This question plagued me for weeks. I finally found the answer, though. At sorority convention that summer, a speaker had the following up on one of her slides:
Be open to the unexpected.
Be present.

Be generous.

Be your word.
Be who you are
and accept others for who they are.
Be where you are
and accept what you have.
Be the change you want to see in the world.
As I sat there listening to her, I thought to myself, "That's happiness. That's what I want."

My happy place is when I feel like I'm making a difference. It's why I enjoy my children, students, and sorority work. It's not a physical location but a result that comes from BEING. It's the recognition that each moment is an opportunity and a gift.

And so, the "new Lee" was born. I started savoring the little things, accepting people for who they are and where they are. The exercise produced another change in that I started feeling healthy and good about myself. My wardrobe began to change, too, and the clothes that I started wearing looked younger and more vibrant than before. In a nutshell, I quit hiding and I started living.

On this day of Thanksgiving, I recognize that in many ways this blog not only provides me a diversion from grading, it also allows me to give thanks and celebrate the beauty that is inherent in the process of living. I often feel like I'm writing with a perspective that is somewhat naive or narcissistic, but I think that feeling only comes from the fact that this feeling of living is still so new to me. There are some days I literally can't believe how blessed I am to be living the life I have and experiencing the things I do, and all I want to do is share that feeling of incredulity. And there are days where I am feeling anger and frustration, and I just need to get it out. The key word in many of these sentences is feeling. I FEEL!

And that is the difference between being a victim and a survivor. Today, I give thanks that I am a survivor, and that with each passing day I grow more into the woman I always should have been.

The poem that goes with the painting:

The Founder's Footsteps...

No one was watching
When you first tied fast
The tight rope of your own making,
Then summoned the strength to walk it.

Now the Universe smiles upon you
With all the women you have transitioned with,
Away from pain and bondage
Toward the seductive drumbeats
Of conscious evolution
And self empowerment.

Monday, November 23, 2009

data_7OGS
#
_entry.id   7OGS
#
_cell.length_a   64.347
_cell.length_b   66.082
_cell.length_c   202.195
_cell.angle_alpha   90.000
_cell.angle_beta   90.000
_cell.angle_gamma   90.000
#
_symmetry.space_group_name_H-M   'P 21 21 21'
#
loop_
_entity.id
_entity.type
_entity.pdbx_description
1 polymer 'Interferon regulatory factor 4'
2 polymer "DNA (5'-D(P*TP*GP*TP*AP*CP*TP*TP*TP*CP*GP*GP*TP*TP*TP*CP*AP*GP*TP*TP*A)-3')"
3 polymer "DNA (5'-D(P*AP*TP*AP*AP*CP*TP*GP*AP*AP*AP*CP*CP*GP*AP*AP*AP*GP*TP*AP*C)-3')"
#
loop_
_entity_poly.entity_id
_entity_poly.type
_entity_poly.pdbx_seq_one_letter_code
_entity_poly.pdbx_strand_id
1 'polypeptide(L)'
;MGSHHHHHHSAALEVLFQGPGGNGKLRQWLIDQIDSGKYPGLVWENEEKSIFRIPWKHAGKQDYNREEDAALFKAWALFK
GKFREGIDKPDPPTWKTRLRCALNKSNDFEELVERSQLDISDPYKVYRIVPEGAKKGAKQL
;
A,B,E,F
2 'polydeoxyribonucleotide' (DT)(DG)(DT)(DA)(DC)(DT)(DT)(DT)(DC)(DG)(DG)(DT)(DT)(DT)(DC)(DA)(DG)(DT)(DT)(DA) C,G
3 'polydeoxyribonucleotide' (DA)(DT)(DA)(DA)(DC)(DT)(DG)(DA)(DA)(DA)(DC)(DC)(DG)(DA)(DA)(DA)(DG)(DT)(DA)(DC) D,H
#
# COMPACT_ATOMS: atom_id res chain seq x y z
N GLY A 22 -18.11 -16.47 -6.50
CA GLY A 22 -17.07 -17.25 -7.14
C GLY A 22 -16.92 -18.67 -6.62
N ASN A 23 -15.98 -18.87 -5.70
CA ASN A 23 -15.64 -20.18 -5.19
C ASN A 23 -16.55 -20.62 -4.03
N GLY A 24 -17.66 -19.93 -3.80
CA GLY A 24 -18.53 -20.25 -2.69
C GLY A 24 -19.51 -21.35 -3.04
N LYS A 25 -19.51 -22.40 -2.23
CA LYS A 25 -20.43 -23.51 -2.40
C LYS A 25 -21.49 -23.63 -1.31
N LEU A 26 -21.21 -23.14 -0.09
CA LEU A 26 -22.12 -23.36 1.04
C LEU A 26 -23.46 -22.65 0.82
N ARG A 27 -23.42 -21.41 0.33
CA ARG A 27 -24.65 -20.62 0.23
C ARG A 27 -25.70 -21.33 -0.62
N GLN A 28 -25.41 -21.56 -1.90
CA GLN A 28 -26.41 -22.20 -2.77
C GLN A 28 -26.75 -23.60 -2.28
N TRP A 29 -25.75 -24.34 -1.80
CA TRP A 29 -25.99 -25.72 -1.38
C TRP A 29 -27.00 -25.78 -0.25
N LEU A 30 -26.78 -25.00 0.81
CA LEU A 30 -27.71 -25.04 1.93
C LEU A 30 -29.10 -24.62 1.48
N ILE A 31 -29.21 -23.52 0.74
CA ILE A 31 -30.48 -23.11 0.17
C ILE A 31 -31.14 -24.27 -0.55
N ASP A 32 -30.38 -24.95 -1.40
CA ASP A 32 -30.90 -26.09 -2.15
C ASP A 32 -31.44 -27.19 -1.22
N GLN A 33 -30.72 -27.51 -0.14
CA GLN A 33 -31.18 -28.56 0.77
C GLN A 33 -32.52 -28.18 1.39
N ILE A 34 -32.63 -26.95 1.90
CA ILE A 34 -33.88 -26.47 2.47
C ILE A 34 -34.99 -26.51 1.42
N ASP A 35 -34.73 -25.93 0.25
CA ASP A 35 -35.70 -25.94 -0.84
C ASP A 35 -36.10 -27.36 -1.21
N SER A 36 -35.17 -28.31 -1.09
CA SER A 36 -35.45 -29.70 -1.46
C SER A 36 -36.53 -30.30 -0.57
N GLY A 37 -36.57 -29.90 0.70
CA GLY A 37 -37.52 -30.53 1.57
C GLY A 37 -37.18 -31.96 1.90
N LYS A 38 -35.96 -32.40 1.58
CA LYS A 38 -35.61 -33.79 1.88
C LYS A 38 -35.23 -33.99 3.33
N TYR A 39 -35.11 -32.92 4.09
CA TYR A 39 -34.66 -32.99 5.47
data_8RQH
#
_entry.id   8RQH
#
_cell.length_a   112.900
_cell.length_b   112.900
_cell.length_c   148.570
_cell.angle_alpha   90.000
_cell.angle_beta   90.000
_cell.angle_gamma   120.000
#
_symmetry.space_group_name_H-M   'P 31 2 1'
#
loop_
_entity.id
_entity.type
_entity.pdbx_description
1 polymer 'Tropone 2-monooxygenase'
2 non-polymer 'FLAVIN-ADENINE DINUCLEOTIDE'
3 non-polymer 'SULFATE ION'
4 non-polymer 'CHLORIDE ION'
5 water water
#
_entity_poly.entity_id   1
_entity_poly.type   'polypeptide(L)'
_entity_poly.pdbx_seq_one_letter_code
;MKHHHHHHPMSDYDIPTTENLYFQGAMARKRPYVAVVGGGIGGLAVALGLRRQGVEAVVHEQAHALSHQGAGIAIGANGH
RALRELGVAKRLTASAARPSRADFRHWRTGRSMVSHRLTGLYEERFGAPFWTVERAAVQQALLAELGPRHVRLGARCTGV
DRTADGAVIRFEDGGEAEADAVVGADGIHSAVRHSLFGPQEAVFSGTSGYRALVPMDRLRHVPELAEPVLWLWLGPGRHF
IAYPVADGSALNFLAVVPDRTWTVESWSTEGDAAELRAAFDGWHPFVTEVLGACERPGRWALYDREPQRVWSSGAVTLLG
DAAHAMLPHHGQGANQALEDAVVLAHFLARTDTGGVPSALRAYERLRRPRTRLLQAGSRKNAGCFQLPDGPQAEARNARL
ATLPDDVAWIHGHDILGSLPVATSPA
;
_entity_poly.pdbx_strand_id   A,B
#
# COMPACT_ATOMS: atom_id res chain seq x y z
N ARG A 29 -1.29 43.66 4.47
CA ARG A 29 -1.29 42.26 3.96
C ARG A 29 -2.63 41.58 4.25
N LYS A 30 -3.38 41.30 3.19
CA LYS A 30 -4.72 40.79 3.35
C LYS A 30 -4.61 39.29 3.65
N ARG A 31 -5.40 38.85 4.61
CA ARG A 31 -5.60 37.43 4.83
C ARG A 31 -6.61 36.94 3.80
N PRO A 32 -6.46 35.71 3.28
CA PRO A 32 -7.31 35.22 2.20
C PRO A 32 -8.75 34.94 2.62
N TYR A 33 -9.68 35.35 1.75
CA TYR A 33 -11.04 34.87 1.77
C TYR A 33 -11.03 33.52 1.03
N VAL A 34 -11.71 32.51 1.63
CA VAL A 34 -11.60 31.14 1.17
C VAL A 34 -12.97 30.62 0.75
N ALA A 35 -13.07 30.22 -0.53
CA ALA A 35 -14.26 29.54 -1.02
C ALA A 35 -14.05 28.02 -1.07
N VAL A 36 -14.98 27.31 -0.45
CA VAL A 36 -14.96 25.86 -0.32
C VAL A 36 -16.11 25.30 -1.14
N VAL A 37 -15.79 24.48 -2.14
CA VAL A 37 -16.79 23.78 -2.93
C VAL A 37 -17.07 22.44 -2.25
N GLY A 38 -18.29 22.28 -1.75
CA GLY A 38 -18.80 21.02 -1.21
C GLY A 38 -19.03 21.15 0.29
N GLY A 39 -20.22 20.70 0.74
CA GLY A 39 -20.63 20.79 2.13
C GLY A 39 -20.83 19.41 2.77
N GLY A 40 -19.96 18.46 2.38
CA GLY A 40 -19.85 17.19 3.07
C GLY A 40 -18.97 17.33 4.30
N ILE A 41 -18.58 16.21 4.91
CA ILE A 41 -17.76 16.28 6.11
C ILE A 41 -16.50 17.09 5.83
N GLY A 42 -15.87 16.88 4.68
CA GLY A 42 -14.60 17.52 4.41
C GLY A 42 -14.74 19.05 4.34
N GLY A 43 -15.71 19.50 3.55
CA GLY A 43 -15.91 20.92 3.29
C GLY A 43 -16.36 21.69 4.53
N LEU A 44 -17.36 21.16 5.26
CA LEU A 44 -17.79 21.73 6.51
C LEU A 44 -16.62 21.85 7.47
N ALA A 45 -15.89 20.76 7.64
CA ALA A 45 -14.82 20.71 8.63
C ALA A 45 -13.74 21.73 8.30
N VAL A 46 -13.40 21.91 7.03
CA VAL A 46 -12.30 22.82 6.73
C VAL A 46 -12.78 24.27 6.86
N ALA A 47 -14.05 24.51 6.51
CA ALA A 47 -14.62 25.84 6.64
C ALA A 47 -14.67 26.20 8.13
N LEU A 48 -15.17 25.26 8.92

Passive Aggressive Behavior

Just had an interchange with someone that was so clearly passive aggressive that I am seething.

I know passive aggressive well. I've had good (or is that bad?) models with passive aggressive behavior in my lifetime... and I work very, very hard NOT to be passive aggressive. But when it comes my way, it is hard not to retaliate.

Meanwhile, I just found a website devoted to passive aggressive notes. Who knew? Ironically, it made me feel a little bit better. That's probably passive aggressive in and of itself.

Sunday, November 22, 2009


One of my friends posted this on my facebook wall on my birthday:

Doesn't it somehow feel like revenge to look so good at 40? Happy Birthday!

It does. Oh yes, it does.

Friday - my actual birthday - brought a pedicure, dinner for 15 at one of my favorite restaurants, and a night spent in Buckhead. Saturday found me shopping and having lunch with two of my friends who drove from Savannah just for the party, and today I got to see New Moon with DD1 and some of my cohort students. Through all of this, I even managed to block out the ridiculous amount of grading I need to be doing, too.

I could not have asked for a better birthday weekend. So far, I'm liking 40. Liking 40 a lot.

Wednesday, November 18, 2009

One More Day

One more day of my 30s. I find this fact to be absolutely amazing. How'd I get here? And how is this possible?

I handled turning 30 by being pregnant. I am handling turning 40 by running a half marathon. At this point in my life, that is definitely the better choice.

A quick recap of the last 10 years, since I'm feeling somewhat nostalgic:
  • Age 30:
    • Career shift to Gifted Education instead of self-contained elementary.
    • The birth of my beautiful daughter, DD2.
    • An incredible 13 months of nursing her and learning how to be a mom to two children 2.5 years apart.
  • Age 31:
    • A fabulous 10th anniversary cruise with my [now ex-]husband.
    • Completely engrossed with toddlerhood and pre-school.